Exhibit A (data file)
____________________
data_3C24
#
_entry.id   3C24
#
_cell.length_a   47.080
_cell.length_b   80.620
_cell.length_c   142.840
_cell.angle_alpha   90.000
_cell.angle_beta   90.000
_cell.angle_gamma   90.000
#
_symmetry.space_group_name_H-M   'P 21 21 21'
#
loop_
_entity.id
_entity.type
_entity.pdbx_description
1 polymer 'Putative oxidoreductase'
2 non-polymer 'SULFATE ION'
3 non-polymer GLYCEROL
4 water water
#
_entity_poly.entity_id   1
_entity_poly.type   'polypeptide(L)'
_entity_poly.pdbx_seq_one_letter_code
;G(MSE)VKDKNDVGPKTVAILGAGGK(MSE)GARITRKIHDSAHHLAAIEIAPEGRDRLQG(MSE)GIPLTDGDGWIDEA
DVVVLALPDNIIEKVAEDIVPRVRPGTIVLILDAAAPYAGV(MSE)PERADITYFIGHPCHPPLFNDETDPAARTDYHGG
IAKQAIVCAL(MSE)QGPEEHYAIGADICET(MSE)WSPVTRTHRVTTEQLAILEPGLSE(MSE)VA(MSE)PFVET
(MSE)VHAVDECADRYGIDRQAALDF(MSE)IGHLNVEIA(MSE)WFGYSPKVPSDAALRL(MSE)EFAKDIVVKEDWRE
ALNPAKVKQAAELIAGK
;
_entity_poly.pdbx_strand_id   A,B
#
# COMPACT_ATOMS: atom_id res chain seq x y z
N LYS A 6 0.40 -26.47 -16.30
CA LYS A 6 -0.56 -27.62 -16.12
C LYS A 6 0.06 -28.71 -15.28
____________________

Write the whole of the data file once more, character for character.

data_3C24
#
_entry.id   3C24
#
_cell.length_a   47.080
_cell.length_b   80.620
_cell.length_c   142.840
_cell.angle_alpha   90.000
_cell.angle_beta   90.000
_cell.angle_gamma   90.000
#
_symmetry.space_group_name_H-M   'P 21 21 21'
#
loop_
_entity.id
_entity.type
_entity.pdbx_description
1 polymer 'Putative oxidoreductase'
2 non-polymer 'SULFATE ION'
3 non-polymer GLYCEROL
4 water water
#
_entity_poly.entity_id   1
_entity_poly.type   'polypeptide(L)'
_entity_poly.pdbx_seq_one_letter_code
;G(MSE)VKDKNDVGPKTVAILGAGGK(MSE)GARITRKIHDSAHHLAAIEIAPEGRDRLQG(MSE)GIPLTDGDGWIDEA
DVVVLALPDNIIEKVAEDIVPRVRPGTIVLILDAAAPYAGV(MSE)PERADITYFIGHPCHPPLFNDETDPAARTDYHGG
IAKQAIVCAL(MSE)QGPEEHYAIGADICET(MSE)WSPVTRTHRVTTEQLAILEPGLSE(MSE)VA(MSE)PFVET
(MSE)VHAVDECADRYGIDRQAALDF(MSE)IGHLNVEIA(MSE)WFGYSPKVPSDAALRL(MSE)EFAKDIVVKEDWRE
ALNPAKVKQAAELIAGK
;
_entity_poly.pdbx_strand_id   A,B
#
# COMPACT_ATOMS: atom_id res chain seq x y z
N LYS A 6 0.40 -26.47 -16.30
CA LYS A 6 -0.56 -27.62 -16.12
C LYS A 6 0.06 -28.71 -15.28